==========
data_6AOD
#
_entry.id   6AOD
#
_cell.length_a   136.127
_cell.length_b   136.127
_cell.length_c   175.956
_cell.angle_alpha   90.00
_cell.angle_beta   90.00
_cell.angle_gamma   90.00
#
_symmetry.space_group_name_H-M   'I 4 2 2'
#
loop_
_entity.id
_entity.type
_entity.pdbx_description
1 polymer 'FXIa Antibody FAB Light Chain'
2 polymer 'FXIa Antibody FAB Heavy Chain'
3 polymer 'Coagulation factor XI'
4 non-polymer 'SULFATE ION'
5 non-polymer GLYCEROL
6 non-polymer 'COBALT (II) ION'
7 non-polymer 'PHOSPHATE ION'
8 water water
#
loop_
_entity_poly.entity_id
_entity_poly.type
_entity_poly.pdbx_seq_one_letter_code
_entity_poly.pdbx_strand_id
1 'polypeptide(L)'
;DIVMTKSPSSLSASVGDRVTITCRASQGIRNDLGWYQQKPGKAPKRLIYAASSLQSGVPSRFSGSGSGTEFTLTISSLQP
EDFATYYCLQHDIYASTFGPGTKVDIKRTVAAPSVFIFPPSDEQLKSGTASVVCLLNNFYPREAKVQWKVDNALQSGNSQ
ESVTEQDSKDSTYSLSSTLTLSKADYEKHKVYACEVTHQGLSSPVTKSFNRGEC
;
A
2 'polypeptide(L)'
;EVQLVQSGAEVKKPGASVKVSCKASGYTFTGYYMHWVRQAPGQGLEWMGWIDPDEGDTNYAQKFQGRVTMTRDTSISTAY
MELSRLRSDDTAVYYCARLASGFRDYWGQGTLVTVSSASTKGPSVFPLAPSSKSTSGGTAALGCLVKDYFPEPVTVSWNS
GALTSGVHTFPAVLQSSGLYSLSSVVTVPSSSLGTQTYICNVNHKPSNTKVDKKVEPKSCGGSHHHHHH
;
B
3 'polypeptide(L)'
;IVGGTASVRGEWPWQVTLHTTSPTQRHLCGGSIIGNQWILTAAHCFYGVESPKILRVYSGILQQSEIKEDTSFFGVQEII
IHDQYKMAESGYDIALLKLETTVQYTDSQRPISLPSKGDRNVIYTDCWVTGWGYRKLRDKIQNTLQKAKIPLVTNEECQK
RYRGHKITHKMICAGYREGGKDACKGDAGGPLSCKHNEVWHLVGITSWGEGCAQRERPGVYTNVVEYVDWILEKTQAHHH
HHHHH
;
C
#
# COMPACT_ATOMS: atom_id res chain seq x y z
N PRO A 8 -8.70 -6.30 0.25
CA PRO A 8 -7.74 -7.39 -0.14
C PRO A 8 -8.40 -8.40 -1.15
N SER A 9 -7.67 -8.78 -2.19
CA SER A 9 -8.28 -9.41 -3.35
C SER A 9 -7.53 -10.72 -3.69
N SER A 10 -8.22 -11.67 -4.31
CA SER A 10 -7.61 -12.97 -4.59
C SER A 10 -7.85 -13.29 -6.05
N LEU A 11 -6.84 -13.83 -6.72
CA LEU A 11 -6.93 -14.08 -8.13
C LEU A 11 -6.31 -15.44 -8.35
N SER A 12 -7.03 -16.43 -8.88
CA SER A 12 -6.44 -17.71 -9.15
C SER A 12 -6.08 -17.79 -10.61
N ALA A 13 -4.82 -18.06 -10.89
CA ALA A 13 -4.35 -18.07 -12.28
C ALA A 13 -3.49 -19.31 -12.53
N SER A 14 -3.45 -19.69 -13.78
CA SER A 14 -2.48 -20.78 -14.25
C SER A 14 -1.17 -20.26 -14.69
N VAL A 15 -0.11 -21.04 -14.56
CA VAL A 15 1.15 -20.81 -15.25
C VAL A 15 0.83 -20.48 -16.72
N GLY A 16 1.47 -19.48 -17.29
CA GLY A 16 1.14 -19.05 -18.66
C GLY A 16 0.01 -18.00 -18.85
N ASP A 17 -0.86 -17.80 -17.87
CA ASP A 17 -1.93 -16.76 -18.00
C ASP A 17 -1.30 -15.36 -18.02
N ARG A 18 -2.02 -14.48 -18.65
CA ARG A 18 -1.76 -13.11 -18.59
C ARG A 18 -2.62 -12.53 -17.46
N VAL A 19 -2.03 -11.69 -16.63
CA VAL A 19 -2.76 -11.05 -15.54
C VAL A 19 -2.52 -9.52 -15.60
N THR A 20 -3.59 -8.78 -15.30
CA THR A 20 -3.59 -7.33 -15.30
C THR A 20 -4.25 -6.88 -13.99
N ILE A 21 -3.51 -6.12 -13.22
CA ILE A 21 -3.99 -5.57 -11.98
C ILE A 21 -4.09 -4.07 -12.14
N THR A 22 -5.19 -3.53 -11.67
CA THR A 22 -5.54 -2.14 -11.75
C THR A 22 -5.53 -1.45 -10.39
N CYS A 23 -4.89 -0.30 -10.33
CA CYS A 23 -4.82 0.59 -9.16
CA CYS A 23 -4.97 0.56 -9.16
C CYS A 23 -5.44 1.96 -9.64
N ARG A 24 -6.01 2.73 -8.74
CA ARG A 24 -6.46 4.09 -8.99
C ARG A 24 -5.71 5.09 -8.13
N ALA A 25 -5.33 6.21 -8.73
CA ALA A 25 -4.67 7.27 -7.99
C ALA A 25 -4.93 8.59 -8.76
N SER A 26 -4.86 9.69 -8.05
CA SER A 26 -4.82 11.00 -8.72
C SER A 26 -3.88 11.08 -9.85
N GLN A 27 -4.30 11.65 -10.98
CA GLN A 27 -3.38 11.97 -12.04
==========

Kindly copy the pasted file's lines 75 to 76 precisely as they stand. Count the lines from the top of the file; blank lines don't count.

CA VAL A 15 1.15 -20.81 -15.25
C VAL A 15 0.83 -20.48 -16.72